The Bright Sessions captures that same feeling from Heroes.  The podcast is about a rather ordinary therapist with a rather unconventional set of patients – young people who have manifested powers and are attempting to cope.  Their everyday lives have been impacted by their powers and often not for the best.  The podcasts are recordings of the therapy sessions as the therapist tries to help her patients cope with their newfound abilities.  As a person who has been on the receiving end before of one of these talks, the interplay is surprisingly accurate and real.

The podcast is less than a year old and getting ready to start its third season and I’m really looking forward to it.  I don’t want to spoil the story but it is clear early in the series that not everything is as it seems and the therapist isn’t completely altruistic – she has an agenda which quickly moves these sessions to a much larger story.  The end of the second season was outstanding and I have high hopes that this podcast gets even greater exposure.

Podcast Review: Tanis

One of my favorite new Podcasts is The Black Tapes, a radio drama I covered a few weeks ago.  The fictional producers, Pacific Northwest Stories Radio, came up with a second Podcast called Tanis and like its companion series, it is a pretty gripping story.images

Tanis, like the Black Tapes, is a horror show done in the style of the very popular Serial podcasts.  This time the main narrator is an engaging Nic Silver – don’t worry, the Black Tapes narrator Alex Reagan drops into the show from time to time.  However, where the Black Tapes is a dark horror story with gothic overtones and ancient evil, Tanis’s horror owes more to science fiction and the surveillance state.  One of the main characters is a bad-ass hacker named MeerKatnip.  MK adds the technical element in the show as she aids Nic in his search for the truth.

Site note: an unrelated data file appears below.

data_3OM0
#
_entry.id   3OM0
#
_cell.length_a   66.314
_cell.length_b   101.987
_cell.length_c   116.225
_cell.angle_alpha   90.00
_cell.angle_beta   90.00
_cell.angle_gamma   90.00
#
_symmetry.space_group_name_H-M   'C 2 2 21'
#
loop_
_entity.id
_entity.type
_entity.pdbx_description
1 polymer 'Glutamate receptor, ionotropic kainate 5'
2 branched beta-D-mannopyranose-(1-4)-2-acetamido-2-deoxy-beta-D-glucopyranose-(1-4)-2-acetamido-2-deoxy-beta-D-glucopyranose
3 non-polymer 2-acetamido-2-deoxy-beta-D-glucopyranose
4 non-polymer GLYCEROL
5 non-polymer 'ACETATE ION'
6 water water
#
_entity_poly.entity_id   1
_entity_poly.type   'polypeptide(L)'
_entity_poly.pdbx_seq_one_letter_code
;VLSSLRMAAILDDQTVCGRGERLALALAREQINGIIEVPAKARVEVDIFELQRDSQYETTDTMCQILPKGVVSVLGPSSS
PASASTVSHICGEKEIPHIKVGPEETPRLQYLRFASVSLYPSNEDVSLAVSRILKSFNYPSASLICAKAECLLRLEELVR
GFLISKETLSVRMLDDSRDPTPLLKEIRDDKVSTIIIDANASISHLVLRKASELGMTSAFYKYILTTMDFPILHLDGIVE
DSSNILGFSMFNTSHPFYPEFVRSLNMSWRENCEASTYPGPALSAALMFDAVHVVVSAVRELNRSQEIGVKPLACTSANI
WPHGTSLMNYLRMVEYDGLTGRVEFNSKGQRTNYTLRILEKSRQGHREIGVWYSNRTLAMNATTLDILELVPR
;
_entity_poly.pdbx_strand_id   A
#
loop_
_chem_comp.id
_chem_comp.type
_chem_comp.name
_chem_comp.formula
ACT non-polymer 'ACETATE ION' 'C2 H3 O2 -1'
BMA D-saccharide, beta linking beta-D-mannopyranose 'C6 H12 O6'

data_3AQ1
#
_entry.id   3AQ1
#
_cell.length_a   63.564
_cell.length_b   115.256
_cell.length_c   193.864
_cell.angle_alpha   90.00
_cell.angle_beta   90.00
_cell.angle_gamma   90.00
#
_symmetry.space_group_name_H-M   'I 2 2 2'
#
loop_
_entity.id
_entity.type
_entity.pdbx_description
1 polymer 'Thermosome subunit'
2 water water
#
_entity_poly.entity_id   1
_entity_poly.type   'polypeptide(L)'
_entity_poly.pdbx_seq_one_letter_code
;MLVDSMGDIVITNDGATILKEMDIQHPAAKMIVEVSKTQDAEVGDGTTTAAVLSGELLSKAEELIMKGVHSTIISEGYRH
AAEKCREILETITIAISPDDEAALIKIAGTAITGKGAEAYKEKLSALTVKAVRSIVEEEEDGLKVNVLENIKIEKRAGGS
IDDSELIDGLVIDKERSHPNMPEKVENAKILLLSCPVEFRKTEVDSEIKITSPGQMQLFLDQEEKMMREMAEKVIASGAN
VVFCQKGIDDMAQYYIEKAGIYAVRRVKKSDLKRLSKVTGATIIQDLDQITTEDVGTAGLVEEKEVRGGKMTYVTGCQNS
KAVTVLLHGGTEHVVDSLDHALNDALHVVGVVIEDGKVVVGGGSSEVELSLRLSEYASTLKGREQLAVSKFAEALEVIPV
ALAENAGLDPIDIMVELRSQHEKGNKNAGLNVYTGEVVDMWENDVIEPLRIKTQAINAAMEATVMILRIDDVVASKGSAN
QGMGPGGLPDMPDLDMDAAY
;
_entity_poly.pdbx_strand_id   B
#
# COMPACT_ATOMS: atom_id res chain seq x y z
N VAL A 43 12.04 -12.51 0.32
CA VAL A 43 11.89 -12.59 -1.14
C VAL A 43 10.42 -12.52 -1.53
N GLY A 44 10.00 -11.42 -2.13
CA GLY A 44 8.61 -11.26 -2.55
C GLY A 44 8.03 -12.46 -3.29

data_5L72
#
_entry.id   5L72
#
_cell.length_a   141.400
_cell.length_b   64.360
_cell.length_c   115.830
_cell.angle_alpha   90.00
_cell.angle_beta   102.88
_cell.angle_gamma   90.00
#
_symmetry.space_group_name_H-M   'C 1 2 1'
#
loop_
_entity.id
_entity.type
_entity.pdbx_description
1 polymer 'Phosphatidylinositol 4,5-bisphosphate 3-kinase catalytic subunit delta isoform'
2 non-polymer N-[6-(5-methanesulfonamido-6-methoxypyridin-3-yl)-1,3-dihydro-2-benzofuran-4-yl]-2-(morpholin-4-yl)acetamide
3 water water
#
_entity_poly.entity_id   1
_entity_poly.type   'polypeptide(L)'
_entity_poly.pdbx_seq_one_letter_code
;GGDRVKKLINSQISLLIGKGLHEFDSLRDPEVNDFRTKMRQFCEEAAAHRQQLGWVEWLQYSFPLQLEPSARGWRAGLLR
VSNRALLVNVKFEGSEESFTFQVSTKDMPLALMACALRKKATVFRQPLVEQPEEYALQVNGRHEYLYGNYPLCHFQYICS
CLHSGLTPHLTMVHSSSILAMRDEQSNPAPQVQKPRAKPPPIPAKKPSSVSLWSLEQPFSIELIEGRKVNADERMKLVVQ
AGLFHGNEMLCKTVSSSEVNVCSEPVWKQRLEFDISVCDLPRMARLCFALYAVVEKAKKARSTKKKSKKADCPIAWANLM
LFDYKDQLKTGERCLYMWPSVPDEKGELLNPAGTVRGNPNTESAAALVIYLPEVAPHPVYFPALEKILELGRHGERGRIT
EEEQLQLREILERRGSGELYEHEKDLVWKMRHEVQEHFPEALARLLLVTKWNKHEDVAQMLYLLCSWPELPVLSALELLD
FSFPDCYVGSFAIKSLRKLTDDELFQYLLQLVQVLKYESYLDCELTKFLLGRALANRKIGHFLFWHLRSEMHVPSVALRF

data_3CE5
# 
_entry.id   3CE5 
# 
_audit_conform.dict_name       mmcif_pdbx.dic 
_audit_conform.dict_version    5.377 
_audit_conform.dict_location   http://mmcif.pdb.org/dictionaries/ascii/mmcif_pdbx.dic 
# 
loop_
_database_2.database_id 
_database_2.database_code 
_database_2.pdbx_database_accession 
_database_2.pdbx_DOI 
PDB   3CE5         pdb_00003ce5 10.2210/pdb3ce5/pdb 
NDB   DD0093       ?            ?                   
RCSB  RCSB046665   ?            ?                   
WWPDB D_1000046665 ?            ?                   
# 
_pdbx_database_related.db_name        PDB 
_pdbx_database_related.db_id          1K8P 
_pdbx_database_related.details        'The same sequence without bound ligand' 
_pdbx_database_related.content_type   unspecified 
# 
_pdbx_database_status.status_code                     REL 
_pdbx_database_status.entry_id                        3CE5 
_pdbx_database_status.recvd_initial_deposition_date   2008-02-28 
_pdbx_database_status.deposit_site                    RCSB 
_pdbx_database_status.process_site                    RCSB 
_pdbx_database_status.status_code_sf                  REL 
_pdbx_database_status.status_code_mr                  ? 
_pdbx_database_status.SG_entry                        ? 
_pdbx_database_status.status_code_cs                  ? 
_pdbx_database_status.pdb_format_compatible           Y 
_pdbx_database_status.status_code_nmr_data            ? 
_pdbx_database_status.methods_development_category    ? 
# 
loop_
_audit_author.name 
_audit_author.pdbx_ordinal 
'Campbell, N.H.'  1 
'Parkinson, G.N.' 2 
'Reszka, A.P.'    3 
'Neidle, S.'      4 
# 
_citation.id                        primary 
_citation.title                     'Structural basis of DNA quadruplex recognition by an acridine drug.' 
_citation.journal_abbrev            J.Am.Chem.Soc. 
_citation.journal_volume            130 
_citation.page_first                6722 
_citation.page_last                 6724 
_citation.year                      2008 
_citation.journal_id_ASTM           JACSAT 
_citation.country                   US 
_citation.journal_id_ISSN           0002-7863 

The show is almost done with its second season and unlike the Black Tapes where the nature of the horror is revealed well before the end of its second season, Tanis’s horror is still a bit up in the air – I think I know what it is but I am not certain.  Fortunately, I don’t really mind.  As I said in the earlier article I love a good slow burn conspiracy story and Tanis delivers.

Like the Black Tapes, Tanis is well worth your time.